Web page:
That said, I would pay to see some of these situations in which you find yourself. Good money. CASH money. You aren’t even sharing the same planet let alone the same moment as some of these people. I would wait in line, buy a cocktail and some candy and settle down in a big cushy chair to watch that show.  

Secondly, thanks for volunteering me to work your farmer's market stand. As long as it incorporates the more bearable aspects of being a farmer, I'll allow the appropriation of my self to sell your goods. I won't have anything to do with a farmer's tan but I WILL get up early (I know, it doesn't seem right, these words) and I WILL drink coffee in early morning-sun and I WILL talk to your customers while you make money. And then I'll use some of that money to buy a ticket to your next outing. Offensively charming or charm offensive? It's a fine line, you decide.

I think I'm in love with half of the people you meet, especially the 5-and-under crowd. I'm going to start inserting the "You haven't asked me what my favorite.... is." into all conversations after about one minute, no matter the topic. For example:

Person Who Is Not Me: "...ok so then we need to look at the implications of changing this to that and the expectations of how long that will take."

Me: "You didn't ask me who my favorite Muppet is. That's actually a hard question and I'm glad you brought it up. Though I, like most, have an affinity for the wild abandonment of Animal, I confess I most love Rolf because I had a Rolf-puppet when I was younger and I love a crooner. Also, that will take about 20 minutes."

PWINMe: "How did you even get a job here?"

I don’t even know how to answer that. Do people NOT have a favorite Muppet? It’s like not having a roller derby name at the ready (mine’s “Taiphoon”). You don’t know that Hell’s Belles is NOT going to call you to see if you can sub. You don’t.

And finally, Monopoly. You always bought Park Ave...well of course you did. I was just always trying to get free parking and stay out of jail. Which I think, is generally just a good life goal.

Gamingly,
xoxo

 

Shoeless in Tailand

The thing is, I like shoes. A lot. The ironic thing is that for someone with approximately 100 pairs of shoes, I love to be barefoot.

Wait, IS that ironic? Like, truly and in the correct sense of the word? There are so many skirmishes and disputes lately about what is and is not the correct usage of the word. All these grammar warriors with rage in their paper hearts launching dictionaries at the vocabulary infidels because of the improper use of words. Which, isn’t THAT ironic, improperly using words on those who improperly use words? That those who love words so much they would toss their dictionaries into harm’s way? Or is it just hypocrisy? Well I don’t even know anymore and now I’m going to be forced to do something I rarely do: logisticate. Logicafy. Use logic. God. If my dictionary hadn’t been requisitioned by the grammarian generals during the Ironic Spring last autumn, I’d know what to say.

If irony is the contrast between reality (what is) and appearance (what seems to be) then what is (I like to be barefoot) contrasts pointedly (but not shoe-wise, I don’t go for those) with what seems to be (I like shoes so much that I have 100 pairs and I wear them all).

It should be noted that I don’t like ALL shoes. I especially don’t like inappropriate footwear. I’m not talking about Italian leather pumps in the Colombian rainforest. How was Joan Wilder supposed to know that she’d have to trudge through the jungle in order to smoke weed with Jack Colton? I’m talking about truly inappropriate footwear, like sport sandals with suits.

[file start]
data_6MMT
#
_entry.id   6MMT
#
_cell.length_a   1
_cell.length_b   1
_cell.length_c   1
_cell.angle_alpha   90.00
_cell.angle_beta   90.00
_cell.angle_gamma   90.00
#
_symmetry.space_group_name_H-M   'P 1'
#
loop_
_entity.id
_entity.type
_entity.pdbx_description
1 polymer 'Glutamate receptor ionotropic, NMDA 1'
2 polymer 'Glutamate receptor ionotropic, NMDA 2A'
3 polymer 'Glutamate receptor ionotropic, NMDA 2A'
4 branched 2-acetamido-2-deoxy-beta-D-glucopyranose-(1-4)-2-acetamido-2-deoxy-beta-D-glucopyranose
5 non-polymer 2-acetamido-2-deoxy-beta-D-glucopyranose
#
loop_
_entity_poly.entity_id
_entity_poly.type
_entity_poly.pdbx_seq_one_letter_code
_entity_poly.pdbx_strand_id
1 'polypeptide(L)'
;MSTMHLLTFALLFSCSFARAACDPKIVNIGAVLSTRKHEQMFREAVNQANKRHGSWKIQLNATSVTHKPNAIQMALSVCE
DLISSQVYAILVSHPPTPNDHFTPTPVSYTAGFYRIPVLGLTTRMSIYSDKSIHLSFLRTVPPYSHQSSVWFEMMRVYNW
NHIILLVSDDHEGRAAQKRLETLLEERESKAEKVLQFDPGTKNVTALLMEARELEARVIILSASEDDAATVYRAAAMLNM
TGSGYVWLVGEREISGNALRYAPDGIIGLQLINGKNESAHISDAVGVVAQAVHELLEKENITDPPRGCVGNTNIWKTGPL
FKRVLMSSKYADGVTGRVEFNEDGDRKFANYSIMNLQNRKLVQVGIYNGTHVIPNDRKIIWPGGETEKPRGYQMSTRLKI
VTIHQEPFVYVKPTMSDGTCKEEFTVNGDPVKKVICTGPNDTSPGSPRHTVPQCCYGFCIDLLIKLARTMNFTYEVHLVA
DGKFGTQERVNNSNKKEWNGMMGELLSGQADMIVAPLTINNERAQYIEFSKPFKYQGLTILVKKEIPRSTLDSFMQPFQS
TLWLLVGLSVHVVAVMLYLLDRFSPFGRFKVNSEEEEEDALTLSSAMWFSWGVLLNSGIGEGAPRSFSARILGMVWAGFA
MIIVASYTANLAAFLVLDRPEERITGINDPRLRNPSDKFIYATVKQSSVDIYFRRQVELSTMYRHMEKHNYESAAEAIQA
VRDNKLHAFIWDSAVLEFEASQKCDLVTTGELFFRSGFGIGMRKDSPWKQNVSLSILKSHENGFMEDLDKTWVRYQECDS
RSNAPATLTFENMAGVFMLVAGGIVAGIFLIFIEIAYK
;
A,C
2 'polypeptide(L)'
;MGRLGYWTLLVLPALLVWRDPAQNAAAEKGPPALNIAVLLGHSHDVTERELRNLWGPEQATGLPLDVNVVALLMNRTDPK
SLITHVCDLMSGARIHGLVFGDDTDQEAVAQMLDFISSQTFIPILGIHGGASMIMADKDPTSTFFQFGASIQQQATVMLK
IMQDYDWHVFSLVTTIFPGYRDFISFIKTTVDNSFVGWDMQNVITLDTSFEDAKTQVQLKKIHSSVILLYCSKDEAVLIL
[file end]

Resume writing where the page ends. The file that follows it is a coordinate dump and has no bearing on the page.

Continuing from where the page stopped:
Ok, I am not at all opposed to providing a platform to praise someone’s shoes and would love to work in a place where you get recognition for bringing a little sass in the form of footwear to the office. Zappos, are you hiring? DSW, I am a devoted member of your congregation. But really. Tevas have no place with a suit and neither do Keens. I’m not sorry and they don’t. These shoes should be worn if you have rocks under your feet doing that thing that people call “hiking” (which I don’t understand. If you want to get up a hill covered in rocks, why not take a Range Rover?) or perhaps a creek of some sorts or a canoe floor.

You should not be wearing them out and about. You should not be wearing them to the Jewel unless the Jewel has suddenly transformed its entire layout and the cheese aisle is in a creekbed and the wine section is at the top of a rocky hill. You should certainly not be wearing them with your suits and outfits thinking that now you are business casual. I don’t care what you say. The shoes don’t make your suit look casual. The shoes make you look stupid.

And don't even get me started on those 5-Finger things. One, that’s a dirty name and two, I bet they smell.

And finally, do not tell me not to judge your “Melanie-Griffith-9-5-thing” you’ve got going on when you wear sneakers with your skirts on your commute. First of all, those are two different movies. Secondly, you can’t “skate by” on 9-5 references with me. Finally, everyone needs commuting shoes and now I’m wondering if roller skates would be worth all the Tootie references. I suppose you'd have to take the good with the bad.

It's a Great Lake.

First of all, about SUPping. It IS harder than it looks. I mean, there you are, lolling on your towel, making sandcastles with your toes and contemplating opening a bar on the beach...but not like a big huge sweaty mess of a bar; an airy, breezy bar where you can have a nice refreshing drink that is NOT in a red plastic Solo cup because you will not, no matter what, ever serve drinks in red plastic Solo cups because THAT kind of drinking is reserved for your cooler on the beach when there is no bar available, so you can take those red plastic Solo cups right back to Phi Beta Bud, bud....when someone glides right past you, on the water. Right. On top. Of the water. And it looks so so easy. So easy. It’s just standing, right? And you’re like “I can stand. I like the water. I’m going to do that!” And so I did.